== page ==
Emily M. DeArdo

writer

Listen Up! (For World Hearing Day)

essays, health, hearing lossEmily DeArdoComment
(c) Wikipedia

(c) Wikipedia

World Hearing Day was yesterday, and so I thought I’d put up links to the post I wrote last year, about my CI and how it works and ways people can make hearing better for everyone!

So if you missed them the first time:

Part I: How I lost my hearing

Part II: How the Cochlear Implant Works

Part III: Living with a CI

Part IV: Accommodations, i.e., the post that you should read even if you don’t read any of the others!


I am (hopefully!) getting my CI upgraded in the next few months. The current processor I have has been “obsoleted”, meaning that if it breaks, Cochlear (the company who makes my processor) won’t fix it, they won’t sell any more replacement parts for it, etc. Now, they do this, in part, so that insurance companies will pay for new processors, because if it can’t be fixed anymore, then, yeah. Probably need an upgrade. This one should be better and allow me to hear more, but I have no idea until I get it. :) I do know that it will have bluetooth capability so it can stream my iPhone sound directly into my processor, and this might be a big thing. We’ll see what happens and I’ll let you know!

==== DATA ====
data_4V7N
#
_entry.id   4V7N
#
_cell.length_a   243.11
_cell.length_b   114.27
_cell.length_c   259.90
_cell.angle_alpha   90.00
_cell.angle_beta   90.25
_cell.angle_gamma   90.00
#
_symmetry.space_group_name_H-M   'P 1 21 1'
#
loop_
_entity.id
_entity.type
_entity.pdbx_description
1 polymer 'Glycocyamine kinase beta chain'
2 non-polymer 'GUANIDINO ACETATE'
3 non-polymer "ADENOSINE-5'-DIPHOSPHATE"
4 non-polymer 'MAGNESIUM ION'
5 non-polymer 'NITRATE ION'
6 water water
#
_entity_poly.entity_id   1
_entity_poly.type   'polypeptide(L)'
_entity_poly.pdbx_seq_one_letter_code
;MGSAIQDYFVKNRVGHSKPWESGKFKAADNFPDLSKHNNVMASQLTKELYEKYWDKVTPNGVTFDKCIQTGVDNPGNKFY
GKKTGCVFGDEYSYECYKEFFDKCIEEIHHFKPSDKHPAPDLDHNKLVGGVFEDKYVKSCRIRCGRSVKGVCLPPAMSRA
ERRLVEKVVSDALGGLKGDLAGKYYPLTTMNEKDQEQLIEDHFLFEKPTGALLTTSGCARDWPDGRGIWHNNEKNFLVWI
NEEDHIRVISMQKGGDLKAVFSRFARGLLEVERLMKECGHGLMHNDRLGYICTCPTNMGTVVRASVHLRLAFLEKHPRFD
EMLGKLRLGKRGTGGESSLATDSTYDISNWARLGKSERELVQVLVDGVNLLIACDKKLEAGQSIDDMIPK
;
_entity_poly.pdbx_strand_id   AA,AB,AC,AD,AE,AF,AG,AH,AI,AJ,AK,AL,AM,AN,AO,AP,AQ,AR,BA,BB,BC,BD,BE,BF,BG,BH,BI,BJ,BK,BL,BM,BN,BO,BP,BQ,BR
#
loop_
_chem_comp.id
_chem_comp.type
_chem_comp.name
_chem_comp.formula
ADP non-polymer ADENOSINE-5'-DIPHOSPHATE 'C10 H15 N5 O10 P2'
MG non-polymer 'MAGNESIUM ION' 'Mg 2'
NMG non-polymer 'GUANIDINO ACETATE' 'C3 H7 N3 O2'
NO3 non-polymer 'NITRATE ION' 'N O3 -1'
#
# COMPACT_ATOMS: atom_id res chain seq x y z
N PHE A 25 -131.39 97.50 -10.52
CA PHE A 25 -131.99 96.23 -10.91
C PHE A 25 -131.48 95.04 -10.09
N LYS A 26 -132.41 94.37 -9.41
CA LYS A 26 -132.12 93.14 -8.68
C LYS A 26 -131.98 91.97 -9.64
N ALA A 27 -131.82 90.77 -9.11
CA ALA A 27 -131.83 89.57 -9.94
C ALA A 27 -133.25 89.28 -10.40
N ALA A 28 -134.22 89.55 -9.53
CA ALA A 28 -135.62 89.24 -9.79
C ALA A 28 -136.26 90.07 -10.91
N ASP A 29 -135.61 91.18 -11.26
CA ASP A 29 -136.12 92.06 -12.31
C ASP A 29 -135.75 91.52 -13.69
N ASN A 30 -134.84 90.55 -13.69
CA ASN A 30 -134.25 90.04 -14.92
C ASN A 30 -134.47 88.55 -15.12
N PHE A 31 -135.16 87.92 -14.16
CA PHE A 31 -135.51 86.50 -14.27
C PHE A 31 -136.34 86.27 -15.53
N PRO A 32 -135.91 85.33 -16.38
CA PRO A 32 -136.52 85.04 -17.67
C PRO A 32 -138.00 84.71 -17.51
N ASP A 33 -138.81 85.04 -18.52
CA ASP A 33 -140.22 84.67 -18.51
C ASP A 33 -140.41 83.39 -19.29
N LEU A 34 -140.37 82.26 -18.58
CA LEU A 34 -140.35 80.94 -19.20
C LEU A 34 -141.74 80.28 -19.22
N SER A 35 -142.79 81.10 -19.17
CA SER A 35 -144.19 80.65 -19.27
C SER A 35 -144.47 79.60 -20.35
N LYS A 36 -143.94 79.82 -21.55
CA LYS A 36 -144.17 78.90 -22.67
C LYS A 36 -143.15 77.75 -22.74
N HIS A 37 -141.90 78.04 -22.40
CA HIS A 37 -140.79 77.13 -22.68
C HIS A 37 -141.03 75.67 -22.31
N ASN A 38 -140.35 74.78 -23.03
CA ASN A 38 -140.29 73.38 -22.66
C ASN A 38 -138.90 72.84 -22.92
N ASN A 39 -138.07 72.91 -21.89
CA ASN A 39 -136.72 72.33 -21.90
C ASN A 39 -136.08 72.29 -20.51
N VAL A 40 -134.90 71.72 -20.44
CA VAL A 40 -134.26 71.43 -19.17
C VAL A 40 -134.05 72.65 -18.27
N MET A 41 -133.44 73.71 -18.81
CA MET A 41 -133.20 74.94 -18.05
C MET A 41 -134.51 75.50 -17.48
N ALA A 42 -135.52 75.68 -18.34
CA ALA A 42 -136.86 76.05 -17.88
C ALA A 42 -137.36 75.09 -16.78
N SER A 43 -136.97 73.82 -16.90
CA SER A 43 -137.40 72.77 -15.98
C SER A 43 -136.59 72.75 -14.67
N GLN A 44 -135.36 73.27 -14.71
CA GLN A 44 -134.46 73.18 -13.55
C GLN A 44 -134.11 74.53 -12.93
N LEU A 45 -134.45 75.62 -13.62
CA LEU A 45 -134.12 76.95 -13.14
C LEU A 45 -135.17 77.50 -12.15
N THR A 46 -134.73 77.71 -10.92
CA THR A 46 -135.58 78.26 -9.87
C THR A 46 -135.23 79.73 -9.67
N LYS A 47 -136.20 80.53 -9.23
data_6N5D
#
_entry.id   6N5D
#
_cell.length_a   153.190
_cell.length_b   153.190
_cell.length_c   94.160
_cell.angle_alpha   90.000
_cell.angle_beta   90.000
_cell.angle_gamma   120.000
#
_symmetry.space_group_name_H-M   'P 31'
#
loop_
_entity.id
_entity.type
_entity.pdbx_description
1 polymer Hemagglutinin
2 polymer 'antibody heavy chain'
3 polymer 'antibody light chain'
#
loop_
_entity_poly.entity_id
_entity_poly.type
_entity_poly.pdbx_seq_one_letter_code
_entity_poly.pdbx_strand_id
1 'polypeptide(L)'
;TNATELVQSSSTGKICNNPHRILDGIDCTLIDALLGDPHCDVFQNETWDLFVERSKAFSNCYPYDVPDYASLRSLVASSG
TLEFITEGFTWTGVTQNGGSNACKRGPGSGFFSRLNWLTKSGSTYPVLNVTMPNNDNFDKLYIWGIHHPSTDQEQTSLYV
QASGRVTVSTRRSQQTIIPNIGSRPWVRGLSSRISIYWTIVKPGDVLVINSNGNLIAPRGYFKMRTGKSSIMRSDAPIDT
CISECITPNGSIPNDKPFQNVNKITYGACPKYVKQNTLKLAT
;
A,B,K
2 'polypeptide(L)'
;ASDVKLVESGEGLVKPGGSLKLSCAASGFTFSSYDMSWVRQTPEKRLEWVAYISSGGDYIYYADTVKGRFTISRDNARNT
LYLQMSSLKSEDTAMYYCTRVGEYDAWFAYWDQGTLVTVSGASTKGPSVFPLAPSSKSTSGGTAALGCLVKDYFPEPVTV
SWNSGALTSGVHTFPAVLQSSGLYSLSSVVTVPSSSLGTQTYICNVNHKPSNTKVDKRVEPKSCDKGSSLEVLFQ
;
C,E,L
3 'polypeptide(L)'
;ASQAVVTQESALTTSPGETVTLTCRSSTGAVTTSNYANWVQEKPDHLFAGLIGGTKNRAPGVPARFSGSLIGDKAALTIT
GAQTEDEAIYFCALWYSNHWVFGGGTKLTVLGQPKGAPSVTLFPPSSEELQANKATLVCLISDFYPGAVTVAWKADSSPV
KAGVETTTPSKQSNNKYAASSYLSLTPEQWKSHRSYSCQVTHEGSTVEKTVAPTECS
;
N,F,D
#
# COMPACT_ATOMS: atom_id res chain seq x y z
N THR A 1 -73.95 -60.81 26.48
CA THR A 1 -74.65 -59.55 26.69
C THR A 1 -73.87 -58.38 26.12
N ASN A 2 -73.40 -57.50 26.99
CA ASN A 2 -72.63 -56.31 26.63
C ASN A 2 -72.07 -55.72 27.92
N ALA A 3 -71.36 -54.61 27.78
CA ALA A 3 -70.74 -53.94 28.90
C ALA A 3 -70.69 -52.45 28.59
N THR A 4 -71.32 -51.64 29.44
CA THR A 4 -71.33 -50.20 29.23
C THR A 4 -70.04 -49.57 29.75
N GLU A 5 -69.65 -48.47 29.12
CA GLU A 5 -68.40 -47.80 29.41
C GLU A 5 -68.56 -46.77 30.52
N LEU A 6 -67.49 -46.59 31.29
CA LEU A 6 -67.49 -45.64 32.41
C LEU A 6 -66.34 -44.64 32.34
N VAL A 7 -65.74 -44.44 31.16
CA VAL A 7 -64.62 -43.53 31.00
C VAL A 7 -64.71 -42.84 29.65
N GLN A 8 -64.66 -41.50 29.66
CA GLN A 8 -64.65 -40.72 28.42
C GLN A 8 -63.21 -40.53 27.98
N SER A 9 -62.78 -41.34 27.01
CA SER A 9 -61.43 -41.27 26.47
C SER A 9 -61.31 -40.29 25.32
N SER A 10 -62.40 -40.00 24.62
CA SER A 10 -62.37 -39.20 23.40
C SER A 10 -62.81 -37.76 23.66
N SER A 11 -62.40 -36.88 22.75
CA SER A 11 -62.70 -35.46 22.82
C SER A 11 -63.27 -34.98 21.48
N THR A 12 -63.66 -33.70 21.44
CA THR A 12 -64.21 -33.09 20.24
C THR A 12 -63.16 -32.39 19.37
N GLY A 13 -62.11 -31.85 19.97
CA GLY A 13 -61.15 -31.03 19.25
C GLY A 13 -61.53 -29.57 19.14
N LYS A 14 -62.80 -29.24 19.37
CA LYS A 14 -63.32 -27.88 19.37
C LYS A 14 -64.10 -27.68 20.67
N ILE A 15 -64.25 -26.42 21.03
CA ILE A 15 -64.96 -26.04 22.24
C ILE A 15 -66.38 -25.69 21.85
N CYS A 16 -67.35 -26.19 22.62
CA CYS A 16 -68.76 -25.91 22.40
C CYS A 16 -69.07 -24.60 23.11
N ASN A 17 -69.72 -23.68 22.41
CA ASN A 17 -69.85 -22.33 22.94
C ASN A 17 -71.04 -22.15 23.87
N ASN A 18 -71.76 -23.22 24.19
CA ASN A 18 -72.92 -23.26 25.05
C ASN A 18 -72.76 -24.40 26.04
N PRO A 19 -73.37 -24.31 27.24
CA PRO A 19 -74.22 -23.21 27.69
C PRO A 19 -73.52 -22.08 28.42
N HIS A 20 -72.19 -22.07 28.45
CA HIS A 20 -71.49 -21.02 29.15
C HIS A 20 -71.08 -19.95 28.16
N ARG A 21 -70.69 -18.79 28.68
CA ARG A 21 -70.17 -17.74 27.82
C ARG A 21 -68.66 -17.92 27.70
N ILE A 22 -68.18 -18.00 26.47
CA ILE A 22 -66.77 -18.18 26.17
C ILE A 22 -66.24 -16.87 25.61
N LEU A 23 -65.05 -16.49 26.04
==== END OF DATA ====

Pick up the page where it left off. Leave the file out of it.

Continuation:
And thinking about my CI is timely because of a conversation I had in a lung transplant group on facebook. We were talking about the toxicity of a certain class of meds, and that they are crazy hard on the body. Some people were adamant that they would never take a drug in that class.

But here’s the thing—all meds are toxic at some point. They just are. Tylenol is! I knew that the ototoxic drugs were destroying my hearing. But I decided I’d rather be alive, than dead with great hearing. It’s about choices. And sometimes, yes, you just have to cut out a class of drugs. The meds I took over the fall for a sinus infection have pretty much messed up my right knee permanently. I’m not really happy about that. But you know, I like being alive, I like that we managed to stop the infection without it 1) getting into my lungs and 2) requiring the big guns of IV meds and /or hospitalization.

It’s a trade off.